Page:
Lexus RX200t

New-gen SUV elevates the brand, not pulse rates

STEPHEN CORBY

FIRST AUSSIE DRIVE

THE NEW Lexus RX is Very Exciting, and not just to the people who work for the company and know it could well be the biggest seller in their showrooms.

You can tell that itís exciting just by looking at it, but even more so by looking at the new TV commercial for the car, which features the worldís least sane BASE jumpers in sugar-glider suits tearing up the sky to land on a semi-trailer full of RXs.

Itís a new approach for Lexus, which even the companyís own executives will tell you is seen as a safe brand; one that never offends but never excites, either. The slightly risky, and optional, spindle grille face has been a huge success in Australia, apparently, with most buyers of the RXís slightly smaller twin brother, the NX, choosing it, in pure spite of what motoring critics have had to say.

This fourth-generation of the RX lobs in the fastest growing luxury market of all Ė medium-size SUVs Ė and its bigger dimensions (a 50mm longer wheelbase provides 20mm more luggage space and 26mm more rear legroom), improved engines, standard 20-inch wheels and plusher interior should make it an instant sales success.

But is it exciting?

Itís fair to say the new base model, the RX200t, which starts at $73,000, is more invigorating than the wheezy, Hilux-engined RX270 it replaces, thanks to the turbocharger attached to its allnew 2.0-litre engine, allowing it to make 175kW and 350Nm, while using 16 percent less fuel than the old dunger at 8.1L/100km.

The 200t has to make do with a six-speed auto rather than the new eight-speed found behind the RX350ís upgraded V6 (221kW/370Nm, 9.6L/100km) and the RX450h (V6 hybrid, 230kW and 335Nm combined, 5.7L/100km).

Itís also front-wheel drive only.

Considering the AWD systems in the more expensive RX options are on-demand only, and that the demand will be occasional at best, the turbo is the model to go for.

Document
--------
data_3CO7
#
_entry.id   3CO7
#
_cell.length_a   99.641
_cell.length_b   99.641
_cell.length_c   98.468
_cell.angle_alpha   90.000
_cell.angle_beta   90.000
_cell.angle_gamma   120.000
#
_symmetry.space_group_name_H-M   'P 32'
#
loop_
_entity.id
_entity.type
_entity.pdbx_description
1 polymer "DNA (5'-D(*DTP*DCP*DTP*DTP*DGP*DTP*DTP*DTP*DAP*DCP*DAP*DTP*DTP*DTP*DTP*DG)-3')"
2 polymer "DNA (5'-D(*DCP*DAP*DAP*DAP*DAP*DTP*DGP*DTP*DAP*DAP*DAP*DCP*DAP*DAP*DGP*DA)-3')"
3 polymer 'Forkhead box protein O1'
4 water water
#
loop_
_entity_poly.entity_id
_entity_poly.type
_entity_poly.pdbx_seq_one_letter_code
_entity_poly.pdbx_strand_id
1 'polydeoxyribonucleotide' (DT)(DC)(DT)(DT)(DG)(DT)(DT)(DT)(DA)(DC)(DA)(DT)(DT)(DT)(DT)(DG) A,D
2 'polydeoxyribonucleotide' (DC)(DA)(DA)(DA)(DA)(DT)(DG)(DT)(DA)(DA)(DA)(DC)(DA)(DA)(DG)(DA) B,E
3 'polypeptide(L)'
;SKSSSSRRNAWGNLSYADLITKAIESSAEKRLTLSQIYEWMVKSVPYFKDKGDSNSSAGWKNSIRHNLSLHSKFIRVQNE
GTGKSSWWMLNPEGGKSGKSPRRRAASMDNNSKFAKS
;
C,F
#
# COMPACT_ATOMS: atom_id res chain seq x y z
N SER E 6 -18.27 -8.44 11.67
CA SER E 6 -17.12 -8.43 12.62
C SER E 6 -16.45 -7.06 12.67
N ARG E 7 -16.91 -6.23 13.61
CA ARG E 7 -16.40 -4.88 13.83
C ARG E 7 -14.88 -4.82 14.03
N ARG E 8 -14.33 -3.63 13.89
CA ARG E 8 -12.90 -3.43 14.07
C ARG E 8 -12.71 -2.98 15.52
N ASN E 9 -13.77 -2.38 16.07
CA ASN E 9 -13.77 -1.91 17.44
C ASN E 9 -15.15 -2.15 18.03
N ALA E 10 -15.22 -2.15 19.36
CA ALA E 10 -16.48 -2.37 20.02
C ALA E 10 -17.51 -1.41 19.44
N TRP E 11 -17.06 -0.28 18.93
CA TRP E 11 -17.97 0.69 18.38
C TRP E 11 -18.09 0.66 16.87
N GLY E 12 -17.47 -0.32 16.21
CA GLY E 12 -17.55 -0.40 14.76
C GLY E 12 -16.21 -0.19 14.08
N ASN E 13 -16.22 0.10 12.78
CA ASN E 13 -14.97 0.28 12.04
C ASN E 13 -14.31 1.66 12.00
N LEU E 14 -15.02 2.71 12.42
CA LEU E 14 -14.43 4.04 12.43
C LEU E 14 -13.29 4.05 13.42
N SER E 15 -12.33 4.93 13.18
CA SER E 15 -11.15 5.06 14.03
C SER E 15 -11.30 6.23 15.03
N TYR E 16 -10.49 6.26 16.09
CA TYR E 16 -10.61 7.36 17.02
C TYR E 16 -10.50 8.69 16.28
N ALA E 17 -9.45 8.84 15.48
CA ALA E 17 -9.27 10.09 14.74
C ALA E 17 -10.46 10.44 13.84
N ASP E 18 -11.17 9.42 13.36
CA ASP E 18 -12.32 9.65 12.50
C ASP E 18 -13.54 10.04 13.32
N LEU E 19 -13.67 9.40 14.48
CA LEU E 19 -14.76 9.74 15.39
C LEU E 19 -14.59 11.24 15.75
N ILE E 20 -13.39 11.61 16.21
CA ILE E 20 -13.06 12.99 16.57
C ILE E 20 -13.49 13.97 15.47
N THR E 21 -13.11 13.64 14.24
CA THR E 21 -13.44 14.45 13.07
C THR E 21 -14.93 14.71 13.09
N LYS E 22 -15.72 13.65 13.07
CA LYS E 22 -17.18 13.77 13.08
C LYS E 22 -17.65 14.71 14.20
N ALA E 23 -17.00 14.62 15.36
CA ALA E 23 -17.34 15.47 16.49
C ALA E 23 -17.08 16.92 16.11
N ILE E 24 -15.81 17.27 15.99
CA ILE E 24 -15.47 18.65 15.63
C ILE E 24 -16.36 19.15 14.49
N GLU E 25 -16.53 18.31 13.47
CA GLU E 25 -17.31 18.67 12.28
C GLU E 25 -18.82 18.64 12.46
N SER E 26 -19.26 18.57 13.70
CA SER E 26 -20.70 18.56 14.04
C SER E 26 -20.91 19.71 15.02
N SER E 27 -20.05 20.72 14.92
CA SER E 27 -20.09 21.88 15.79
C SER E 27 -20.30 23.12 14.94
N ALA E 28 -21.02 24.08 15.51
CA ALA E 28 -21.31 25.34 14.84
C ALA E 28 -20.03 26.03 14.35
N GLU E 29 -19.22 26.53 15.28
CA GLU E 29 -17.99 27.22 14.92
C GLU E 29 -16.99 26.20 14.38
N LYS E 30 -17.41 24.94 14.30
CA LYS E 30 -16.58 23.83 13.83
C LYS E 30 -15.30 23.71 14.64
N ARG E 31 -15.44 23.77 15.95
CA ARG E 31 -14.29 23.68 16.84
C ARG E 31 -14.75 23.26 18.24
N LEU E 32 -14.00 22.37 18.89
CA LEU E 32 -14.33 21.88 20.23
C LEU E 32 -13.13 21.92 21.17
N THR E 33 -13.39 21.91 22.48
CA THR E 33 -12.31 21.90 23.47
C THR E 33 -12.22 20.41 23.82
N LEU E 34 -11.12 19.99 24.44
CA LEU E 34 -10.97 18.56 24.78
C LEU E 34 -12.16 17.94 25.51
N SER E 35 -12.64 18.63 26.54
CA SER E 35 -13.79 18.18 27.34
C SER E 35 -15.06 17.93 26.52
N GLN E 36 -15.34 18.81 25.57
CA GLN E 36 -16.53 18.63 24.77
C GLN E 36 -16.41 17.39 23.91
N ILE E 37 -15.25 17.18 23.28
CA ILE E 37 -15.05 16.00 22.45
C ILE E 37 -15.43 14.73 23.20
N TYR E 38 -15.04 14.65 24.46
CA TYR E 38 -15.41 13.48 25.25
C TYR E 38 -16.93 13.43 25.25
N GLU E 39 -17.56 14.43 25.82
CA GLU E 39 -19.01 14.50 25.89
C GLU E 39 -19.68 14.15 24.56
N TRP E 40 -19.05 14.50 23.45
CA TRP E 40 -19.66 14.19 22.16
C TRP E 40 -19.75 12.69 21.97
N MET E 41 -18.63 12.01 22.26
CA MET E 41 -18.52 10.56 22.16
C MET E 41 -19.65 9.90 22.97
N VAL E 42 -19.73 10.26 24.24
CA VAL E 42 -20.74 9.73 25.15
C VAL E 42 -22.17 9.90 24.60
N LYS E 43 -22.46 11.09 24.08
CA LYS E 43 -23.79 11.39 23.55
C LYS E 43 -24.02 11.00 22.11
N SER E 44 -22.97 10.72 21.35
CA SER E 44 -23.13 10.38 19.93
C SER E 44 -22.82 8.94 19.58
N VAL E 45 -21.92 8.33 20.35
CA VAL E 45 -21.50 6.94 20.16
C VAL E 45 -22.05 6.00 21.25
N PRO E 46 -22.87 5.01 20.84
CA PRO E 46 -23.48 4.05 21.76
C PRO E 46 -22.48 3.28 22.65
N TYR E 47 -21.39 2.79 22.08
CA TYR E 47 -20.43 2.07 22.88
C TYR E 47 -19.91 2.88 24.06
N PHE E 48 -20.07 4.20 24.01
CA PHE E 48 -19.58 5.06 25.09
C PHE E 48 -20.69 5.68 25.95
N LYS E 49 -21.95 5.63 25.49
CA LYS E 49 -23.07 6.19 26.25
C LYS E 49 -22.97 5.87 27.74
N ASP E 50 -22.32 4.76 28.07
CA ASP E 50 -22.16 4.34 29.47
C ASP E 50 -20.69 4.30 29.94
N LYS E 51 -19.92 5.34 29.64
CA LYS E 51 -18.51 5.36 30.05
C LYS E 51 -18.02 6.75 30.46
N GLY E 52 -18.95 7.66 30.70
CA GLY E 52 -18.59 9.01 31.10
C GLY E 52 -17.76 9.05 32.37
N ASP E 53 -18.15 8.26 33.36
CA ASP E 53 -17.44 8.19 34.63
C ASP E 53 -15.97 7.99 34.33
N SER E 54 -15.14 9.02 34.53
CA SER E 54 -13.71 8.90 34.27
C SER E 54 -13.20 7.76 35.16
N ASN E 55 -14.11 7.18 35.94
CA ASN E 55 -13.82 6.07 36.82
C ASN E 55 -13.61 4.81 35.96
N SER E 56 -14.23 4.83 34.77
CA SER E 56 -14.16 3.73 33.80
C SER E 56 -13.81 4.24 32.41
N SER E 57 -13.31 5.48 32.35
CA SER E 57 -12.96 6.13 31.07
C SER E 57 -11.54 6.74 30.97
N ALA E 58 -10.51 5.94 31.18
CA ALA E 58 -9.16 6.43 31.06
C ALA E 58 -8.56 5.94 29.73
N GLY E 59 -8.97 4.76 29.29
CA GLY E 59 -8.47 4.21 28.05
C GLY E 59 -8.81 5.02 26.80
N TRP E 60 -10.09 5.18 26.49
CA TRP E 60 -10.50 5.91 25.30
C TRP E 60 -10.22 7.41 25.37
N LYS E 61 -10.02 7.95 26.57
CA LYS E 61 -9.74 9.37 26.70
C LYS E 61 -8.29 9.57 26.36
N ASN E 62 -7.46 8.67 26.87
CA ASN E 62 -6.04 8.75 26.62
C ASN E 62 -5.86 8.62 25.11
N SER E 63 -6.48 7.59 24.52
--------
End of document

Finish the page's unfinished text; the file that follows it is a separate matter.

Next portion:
Dynamically, its lightness is an advantage, allowing it to achieve the same tardy 0-100km/h time (9.2sec) as the RX350 and to hold a secure line through corners where the pricier car will push on into understeer.

Lexus raved about how the new stiffer construction has allowed both sportier and more compliant suspension, but we still found it busy, and occasionally wallowing, with the base model the least offensive of the bunch.

The interior does live up to its billing, however, with plenty of space and a more high-quality feel.

In the premium SUV market, the Lexus RX is unlikely to be the driverís choice, but its combination of value, customer service and undeniable road presence and style will find it plenty of fans. l. n

PLUS & MINUS

Lack of steering feel; busy ride; part-time AWD; sharp styling Sharp styling; cabin space; quality; fuel economy; reliability reputation

The NX big thing?

Lexus canít say whether its new RX, or its little brother NX, will be its biggest seller in 2016, and frankly it doesnít mind, as long as they both keep bringing in new customers. Lexus Australia CEO Sean Hanley points out, with great delight, that a staggering 63 percent of NX customers are new to his brand, which he says proves that the companyís edgier designs are winning fans. But he still thinks that itís a case of the bigger, the better, in luxury-SUV land.